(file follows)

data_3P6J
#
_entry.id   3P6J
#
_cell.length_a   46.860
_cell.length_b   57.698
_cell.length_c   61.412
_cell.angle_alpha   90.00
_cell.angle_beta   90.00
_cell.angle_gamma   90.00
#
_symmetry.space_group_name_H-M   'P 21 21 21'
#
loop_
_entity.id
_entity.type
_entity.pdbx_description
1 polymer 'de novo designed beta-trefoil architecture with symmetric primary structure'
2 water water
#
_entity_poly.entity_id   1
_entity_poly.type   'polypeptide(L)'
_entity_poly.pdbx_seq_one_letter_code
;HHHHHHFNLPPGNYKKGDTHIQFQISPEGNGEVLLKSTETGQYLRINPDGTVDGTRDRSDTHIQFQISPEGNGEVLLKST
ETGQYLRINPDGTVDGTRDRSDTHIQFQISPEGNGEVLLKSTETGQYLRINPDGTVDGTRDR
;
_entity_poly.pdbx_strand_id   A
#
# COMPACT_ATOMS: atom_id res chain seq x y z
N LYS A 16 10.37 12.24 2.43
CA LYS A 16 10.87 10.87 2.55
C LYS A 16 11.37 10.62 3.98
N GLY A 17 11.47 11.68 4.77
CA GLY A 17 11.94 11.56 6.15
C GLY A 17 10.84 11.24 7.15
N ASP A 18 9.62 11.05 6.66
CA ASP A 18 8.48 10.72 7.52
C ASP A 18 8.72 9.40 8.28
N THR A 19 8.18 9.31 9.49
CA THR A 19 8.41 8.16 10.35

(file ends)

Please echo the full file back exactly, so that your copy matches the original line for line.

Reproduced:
data_3P6J
#
_entry.id   3P6J
#
_cell.length_a   46.860
_cell.length_b   57.698
_cell.length_c   61.412
_cell.angle_alpha   90.00
_cell.angle_beta   90.00
_cell.angle_gamma   90.00
#
_symmetry.space_group_name_H-M   'P 21 21 21'
#
loop_
_entity.id
_entity.type
_entity.pdbx_description
1 polymer 'de novo designed beta-trefoil architecture with symmetric primary structure'
2 water water
#
_entity_poly.entity_id   1
_entity_poly.type   'polypeptide(L)'
_entity_poly.pdbx_seq_one_letter_code
;HHHHHHFNLPPGNYKKGDTHIQFQISPEGNGEVLLKSTETGQYLRINPDGTVDGTRDRSDTHIQFQISPEGNGEVLLKST
ETGQYLRINPDGTVDGTRDRSDTHIQFQISPEGNGEVLLKSTETGQYLRINPDGTVDGTRDR
;
_entity_poly.pdbx_strand_id   A
#
# COMPACT_ATOMS: atom_id res chain seq x y z
N LYS A 16 10.37 12.24 2.43
CA LYS A 16 10.87 10.87 2.55
C LYS A 16 11.37 10.62 3.98
N GLY A 17 11.47 11.68 4.77
CA GLY A 17 11.94 11.56 6.15
C GLY A 17 10.84 11.24 7.15
N ASP A 18 9.62 11.05 6.66
CA ASP A 18 8.48 10.72 7.52
C ASP A 18 8.72 9.40 8.28
N THR A 19 8.18 9.31 9.49
CA THR A 19 8.41 8.16 10.35